We are pleased to highlight the Equal Justice Works campaign for increased law student pro bono participation. A brief summary of the campaign and how you can support it is below and is followed by an interview with Tyler Levsen, a law student and advocate for law student pro bono service.
This month, law students are speaking up about pro bono through the Law Students for Pro Bono initiative. Equal Justice Works is supporting the hundreds of law students and graduates who are asking the ABA to adopt an aspirational goal of law students completing 50 hours of pro bono work. Comments are due to the ABA this Friday, January 31. Join the growing list of supporters by signing the online petition today, and get your classmates and colleagues to sign too.
Pro bono projects are great opportunities to gain hands-on experience while doing what so many come to law school to do: make a difference and serve the underserved. See what Equal Justice Works Executive Director David Stern has to say about the Law Students for Pro Bono campaign in this special video message.
Tyler Levsen is a Law Students for Pro Bono advocate and leader at the University of Missouri School of Law. Tyler has been an active pro bono participant, volunteering at several organizations in a wide variety of capacities.* Here’s why he thinks pro bono makes a difference:
Jake Hertz: What inspired you to do pro bono?
Tyler Levsen: As a sociology major during my undergraduate education, I learned a lot about inequality. The degree to which injustice is systemic and even intentional greatly frustrated me. I saw opportunity and purpose in assisting good people who had been discounted by others based on shallow, at times malicious, evaluations. Whether it’s due to socioeconomic status or educational attainment, a substantial number of people are taken advantage of and are not provided for according to the common dignity we all share. When I chose to attend law school, I knew I wanted to provide for those without financial means, bridging their world and the legal world, in the legal system. I am determined to provide effective legal services to those who are overwhelmed by innumerable challenges, regardless of their ability to pay, so that they may have some resolution in their lives.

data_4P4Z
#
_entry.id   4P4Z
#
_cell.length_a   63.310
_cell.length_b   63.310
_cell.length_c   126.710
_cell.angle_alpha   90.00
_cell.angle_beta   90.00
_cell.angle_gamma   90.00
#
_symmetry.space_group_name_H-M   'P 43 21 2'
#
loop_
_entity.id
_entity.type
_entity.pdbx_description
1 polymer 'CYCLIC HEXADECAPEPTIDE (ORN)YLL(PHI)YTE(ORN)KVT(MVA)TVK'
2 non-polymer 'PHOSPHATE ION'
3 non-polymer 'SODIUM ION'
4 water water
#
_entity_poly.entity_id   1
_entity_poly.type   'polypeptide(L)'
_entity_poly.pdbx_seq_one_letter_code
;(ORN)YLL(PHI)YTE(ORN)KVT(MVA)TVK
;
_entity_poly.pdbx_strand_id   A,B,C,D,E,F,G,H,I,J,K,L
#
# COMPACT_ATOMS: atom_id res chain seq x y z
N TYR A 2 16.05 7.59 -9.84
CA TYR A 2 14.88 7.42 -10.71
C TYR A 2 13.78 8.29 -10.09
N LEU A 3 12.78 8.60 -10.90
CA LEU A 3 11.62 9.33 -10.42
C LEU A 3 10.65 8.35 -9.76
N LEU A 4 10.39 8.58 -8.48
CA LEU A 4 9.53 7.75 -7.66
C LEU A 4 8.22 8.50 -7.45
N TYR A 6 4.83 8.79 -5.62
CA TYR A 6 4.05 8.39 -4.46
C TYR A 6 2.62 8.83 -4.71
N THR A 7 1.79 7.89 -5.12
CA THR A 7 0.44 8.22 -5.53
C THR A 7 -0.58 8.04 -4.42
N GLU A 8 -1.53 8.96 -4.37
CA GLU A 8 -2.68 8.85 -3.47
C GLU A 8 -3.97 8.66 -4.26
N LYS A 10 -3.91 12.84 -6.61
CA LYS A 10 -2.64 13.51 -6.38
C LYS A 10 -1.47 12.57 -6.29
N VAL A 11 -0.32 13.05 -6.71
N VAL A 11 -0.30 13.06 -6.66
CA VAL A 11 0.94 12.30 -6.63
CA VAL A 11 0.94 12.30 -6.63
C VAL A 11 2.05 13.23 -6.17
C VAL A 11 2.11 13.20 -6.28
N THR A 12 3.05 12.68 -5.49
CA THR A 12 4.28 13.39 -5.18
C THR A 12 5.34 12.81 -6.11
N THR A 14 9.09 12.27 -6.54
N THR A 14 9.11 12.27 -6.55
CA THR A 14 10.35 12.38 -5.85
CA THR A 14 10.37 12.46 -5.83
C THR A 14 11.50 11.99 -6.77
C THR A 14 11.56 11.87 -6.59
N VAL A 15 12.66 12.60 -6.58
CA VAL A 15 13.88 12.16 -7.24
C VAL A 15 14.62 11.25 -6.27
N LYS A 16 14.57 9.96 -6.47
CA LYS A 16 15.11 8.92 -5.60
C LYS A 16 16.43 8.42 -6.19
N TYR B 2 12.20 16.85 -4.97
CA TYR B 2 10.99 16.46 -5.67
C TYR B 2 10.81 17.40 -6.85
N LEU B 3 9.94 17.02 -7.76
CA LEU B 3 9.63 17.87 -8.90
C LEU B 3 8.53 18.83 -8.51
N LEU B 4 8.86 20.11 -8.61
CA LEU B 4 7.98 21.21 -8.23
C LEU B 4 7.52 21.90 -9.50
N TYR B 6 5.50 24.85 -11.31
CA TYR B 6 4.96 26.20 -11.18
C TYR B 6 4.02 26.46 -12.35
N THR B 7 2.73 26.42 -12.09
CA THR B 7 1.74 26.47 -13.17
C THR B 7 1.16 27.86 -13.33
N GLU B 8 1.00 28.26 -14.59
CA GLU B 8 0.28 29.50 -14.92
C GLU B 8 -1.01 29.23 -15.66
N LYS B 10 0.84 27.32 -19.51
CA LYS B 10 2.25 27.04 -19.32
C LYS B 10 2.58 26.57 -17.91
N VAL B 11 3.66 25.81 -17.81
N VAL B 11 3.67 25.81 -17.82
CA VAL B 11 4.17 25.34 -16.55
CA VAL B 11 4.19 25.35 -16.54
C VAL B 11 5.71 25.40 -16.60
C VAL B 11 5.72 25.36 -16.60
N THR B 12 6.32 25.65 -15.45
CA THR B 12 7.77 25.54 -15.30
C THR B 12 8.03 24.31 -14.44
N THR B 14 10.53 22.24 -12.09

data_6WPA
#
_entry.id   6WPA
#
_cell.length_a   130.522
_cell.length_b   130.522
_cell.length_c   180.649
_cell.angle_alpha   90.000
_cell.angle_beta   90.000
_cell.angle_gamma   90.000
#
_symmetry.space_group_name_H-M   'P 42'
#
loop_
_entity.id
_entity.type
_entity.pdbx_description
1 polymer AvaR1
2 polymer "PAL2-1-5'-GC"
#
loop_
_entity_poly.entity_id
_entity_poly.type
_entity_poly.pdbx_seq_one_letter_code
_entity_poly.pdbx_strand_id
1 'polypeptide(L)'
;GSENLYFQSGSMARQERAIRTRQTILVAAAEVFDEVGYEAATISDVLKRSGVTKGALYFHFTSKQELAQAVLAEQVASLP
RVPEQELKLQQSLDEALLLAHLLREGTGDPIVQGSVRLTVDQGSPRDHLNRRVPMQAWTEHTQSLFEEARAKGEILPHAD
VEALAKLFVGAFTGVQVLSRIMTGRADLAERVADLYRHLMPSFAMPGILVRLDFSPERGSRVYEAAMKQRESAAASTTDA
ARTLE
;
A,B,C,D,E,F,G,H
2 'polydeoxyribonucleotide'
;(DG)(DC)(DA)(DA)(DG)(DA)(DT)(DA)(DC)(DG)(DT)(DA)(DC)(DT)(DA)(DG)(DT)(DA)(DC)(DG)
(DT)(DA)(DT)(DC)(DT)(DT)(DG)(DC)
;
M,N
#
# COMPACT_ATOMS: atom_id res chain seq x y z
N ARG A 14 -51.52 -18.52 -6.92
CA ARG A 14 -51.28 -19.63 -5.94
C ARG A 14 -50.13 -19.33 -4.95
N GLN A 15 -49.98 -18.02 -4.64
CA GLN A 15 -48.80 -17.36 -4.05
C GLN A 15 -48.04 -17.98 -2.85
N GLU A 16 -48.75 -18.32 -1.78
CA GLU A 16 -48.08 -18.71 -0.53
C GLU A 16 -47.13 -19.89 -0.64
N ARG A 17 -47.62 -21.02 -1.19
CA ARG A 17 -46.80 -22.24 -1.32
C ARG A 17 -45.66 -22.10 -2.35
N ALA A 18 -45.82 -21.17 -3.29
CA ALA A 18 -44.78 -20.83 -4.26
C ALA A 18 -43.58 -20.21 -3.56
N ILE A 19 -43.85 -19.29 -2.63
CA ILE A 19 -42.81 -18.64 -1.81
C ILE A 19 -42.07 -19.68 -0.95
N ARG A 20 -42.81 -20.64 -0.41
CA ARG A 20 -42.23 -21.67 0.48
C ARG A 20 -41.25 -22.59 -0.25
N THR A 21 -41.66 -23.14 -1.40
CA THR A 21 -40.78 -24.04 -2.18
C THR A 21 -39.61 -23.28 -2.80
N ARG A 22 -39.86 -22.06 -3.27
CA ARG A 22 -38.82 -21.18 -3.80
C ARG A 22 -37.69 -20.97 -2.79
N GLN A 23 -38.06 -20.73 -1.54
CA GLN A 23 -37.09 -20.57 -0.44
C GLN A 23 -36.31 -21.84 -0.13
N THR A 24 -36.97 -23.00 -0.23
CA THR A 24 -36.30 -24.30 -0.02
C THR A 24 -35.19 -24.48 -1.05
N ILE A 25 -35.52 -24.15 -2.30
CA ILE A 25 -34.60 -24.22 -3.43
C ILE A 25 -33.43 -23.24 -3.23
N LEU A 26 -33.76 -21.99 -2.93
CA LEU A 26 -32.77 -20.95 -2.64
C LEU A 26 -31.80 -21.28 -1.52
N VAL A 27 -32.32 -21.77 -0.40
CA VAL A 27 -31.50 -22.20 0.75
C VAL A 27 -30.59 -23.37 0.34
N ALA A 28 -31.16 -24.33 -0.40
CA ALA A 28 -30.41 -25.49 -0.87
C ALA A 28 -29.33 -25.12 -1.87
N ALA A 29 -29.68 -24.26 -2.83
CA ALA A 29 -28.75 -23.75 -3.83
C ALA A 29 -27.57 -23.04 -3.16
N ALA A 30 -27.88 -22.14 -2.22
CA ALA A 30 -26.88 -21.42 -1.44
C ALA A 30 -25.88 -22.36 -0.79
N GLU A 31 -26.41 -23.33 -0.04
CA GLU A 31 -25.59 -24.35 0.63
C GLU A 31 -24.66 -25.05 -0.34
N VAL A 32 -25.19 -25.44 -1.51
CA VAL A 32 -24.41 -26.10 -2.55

JH: What skills has your pro bono service helped develop and how has it been personally rewarding?
TL: Pro bono service has taught me to be mindful in giving advice. At the same time, it assured me of my advocacy abilities. It is harmful when I preemptively jump at an answer on behalf of a client, but once I have properly considered the issue, I need to believe in my assessment and approach. Because pro bono work quickly exposed me to actual case work, the importance of my research and writing spurred me to become more capable in these areas. I am fairly patient and enjoy interacting with clients, so I would often listen to them share about their lives at length. Through these exchanges, I have improved in distinguishing information and guiding clients so I can determine what is important to their case more efficiently while still being attentive and respectful. Ultimately pro bono service has been personally rewarding in shaping my career, but more so because I have been able to provide assistance to low income clients. I have made a difference.
JH: How has your pro bono service added to your law school experience?